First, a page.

Wow. Even Donal Trump didn’t think he was going to win the election. He had a vacation planned for immediately afterwards. I thought things in our industry were uncertain before the election!
With Trump entering office and if he follows through with only half of what he suggests the future for the economy, mortgage rates and in general the stability of world economics is the most unpredictable in my life time. As history has shown, unpredictability usually leads to bad results in general. So fingers crossed the damage done is minimized and that at mid-term elections the Democrats can bring some balance to his power and ambitions. But until then life goes on and we need to make decisions based on what we know today. Assuming to see or trying to predict the future, as the Democrats found out, is equally risky.
Looking at Trump statements at face value we can expect a few likely results.
Repatriating jobs to America and/or increasing the import tax on goods is going to cause prices to rise. That will result in inflation rising also which is why bond yields in the USA at first dropped significantly (causing rates to rise). Since then US Mortgage rates have dropped a bit as it is realized that it will take time for Trump to implement his plans. While this does not cause a direct impact on Canada, rising US sourced products and a stronger US Dollar will make goods Canada imports more expensive and cause some inflation here, although not due to a strong economy. This will create a difficult situation for the Bank of Canada. Rising inflation without the recovery of jobs and the economy in general.
Trumps focus on America first including tearing up NAFTA creates a very high amount of uncertainty as to the impact on the Canadian economy. As our largest trading partner we have to expect some impact on the Canadian economy. What and how deep makes it unclear. What is probably a safe bet is that the Canadian economy is not likely kicking into overdrive any time soon and the Bank of Canada is more likely to lower the prime rate than raise it over the next couple of years.
In BC, the impact of Foreign Tax has become obvious. While only directly impacting the high end of the market, there is still a trickle down effect. Month over month volumes on properties in Vancouver’s Westside are down 90% after the tax was implemented. The trickle down effect was that those selling on the Westside where putting that money elsewhere. Either additional properties such as investments, children’s purchases or investing it in some way. That Chinese money was being put into the Canadian economy in the end. The positive side is that price appreciation has slowed in most areas and the insanity of 10 offers, most subject free, with some 10-20% over asking price has eased… but not ended. In those 10 offers were only 5 Chinese. Demand still seems to exceed supply. Homes priced fairly are still selling quickly and in many cases with 1 to 3 offers.
China has always had cash outflow restrictions in place, but as seems the Chinese way with these things, how tight the restrictions are enforced can vary. More recently due to the weakening Yuan, largely due to the mass outflows of cash by citizens along with slowed exports, the government has tightened the restrictions and put more pressure on the was around the rules. Over the next 6 months, if the tighter grip is held, we should see a reduction in Chinese buying across Canada which might give some relief to nationalized buyers.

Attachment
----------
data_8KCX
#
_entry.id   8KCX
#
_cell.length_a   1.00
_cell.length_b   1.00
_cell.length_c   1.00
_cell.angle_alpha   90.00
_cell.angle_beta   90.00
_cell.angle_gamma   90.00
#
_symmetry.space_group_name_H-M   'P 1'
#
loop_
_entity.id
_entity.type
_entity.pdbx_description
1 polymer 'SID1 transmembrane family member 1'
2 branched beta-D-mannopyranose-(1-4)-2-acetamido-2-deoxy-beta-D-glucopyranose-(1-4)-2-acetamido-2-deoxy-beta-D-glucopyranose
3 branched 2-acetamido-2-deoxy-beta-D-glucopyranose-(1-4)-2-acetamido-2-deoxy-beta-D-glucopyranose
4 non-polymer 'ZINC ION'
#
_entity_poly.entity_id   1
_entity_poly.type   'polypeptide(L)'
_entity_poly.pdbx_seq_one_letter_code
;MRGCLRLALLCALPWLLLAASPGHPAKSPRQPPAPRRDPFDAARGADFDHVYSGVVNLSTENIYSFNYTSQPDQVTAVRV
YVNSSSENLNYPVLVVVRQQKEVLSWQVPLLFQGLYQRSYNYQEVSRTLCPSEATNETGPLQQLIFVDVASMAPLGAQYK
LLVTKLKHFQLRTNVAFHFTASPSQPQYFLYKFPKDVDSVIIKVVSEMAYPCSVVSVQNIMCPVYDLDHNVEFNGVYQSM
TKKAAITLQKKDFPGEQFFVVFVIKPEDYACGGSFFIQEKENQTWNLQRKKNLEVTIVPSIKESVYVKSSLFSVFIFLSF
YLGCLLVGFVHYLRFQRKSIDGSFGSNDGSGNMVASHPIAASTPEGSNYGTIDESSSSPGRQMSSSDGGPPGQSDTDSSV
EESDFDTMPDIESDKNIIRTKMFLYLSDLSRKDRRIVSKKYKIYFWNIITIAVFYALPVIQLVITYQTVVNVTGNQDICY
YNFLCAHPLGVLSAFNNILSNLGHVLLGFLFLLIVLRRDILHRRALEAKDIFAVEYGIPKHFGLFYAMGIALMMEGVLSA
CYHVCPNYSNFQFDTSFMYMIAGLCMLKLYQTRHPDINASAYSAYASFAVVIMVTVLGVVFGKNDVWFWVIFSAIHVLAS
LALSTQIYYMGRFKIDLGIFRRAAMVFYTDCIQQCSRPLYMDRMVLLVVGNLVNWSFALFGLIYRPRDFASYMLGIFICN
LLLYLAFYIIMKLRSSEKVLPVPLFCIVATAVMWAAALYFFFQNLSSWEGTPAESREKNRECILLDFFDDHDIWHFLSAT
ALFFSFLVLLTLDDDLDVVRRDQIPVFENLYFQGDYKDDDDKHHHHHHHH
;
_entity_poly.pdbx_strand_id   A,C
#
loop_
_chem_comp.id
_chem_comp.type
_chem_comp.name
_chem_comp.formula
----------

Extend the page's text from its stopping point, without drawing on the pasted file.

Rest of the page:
Interest Rate Outlook
As expected, the changes in Federal Government Insurance Rules, new OSFI Capitalization Rules and the US Mortgage Bond Market Yield drop, fixed rates in Canada have risen by about 0.3%. The biggest impact on the fixed rate side is the spread between Insured/Insurable mortgages and non-insured mortgages. In the past this spread was 0-0.1%. Now it is close to 0.25% or more. There is a fair chance fixed rates will continue to creep up. At this point in time we are still in the mid to high 2% range of a 5-year fixed term. By historical standards we are talking very cheap money.
While the government changes put some pressure on Variable Rate Mortgage discounts the net effect has been about a 0.1% reduction in the discount. This time of year we tend to see a reduction in Variable Rate discounts anyways so it is a little unclear as to what he causes were. At writing we do see some super specials of Prime -0.6 which puts us at 2.1%. However the conditions of such a mortgage are less than optimal or available to all consumers. Prime -40% is more the norm with the big banks having shifted to Prime-0.1 (based on the benchmark prime).
The big surprise was that TD raised their Prime rate by 0.15% while no other lenders followed suit. This has created more confusion in the market as they can now advertise a greater Variable discount rate while producing the same end rate relative to their competitors. It also means that those already in a Variable Rate Mortgage or with Lines of Credit are paying 0.15% more by being a TD customer versus any other of the banks. It has been over 6 weeks and TD hasn’t reversed course and no other Bank has followed suit so it will be interesting to see how this plays out. The big winners could be clients that take a TD Variable rate mortgage now and if TD either drops their Prime Rate again or doesn’t raise it next time the others do.
Variable rate mortgages have always had unclear differences between lenders and that is only increasing. Getting expert independent advice as to which lender and mortgage to choose is more important than ever.
Trump takes office Jan 20. The only thing that is certain is that interesting times are ahead.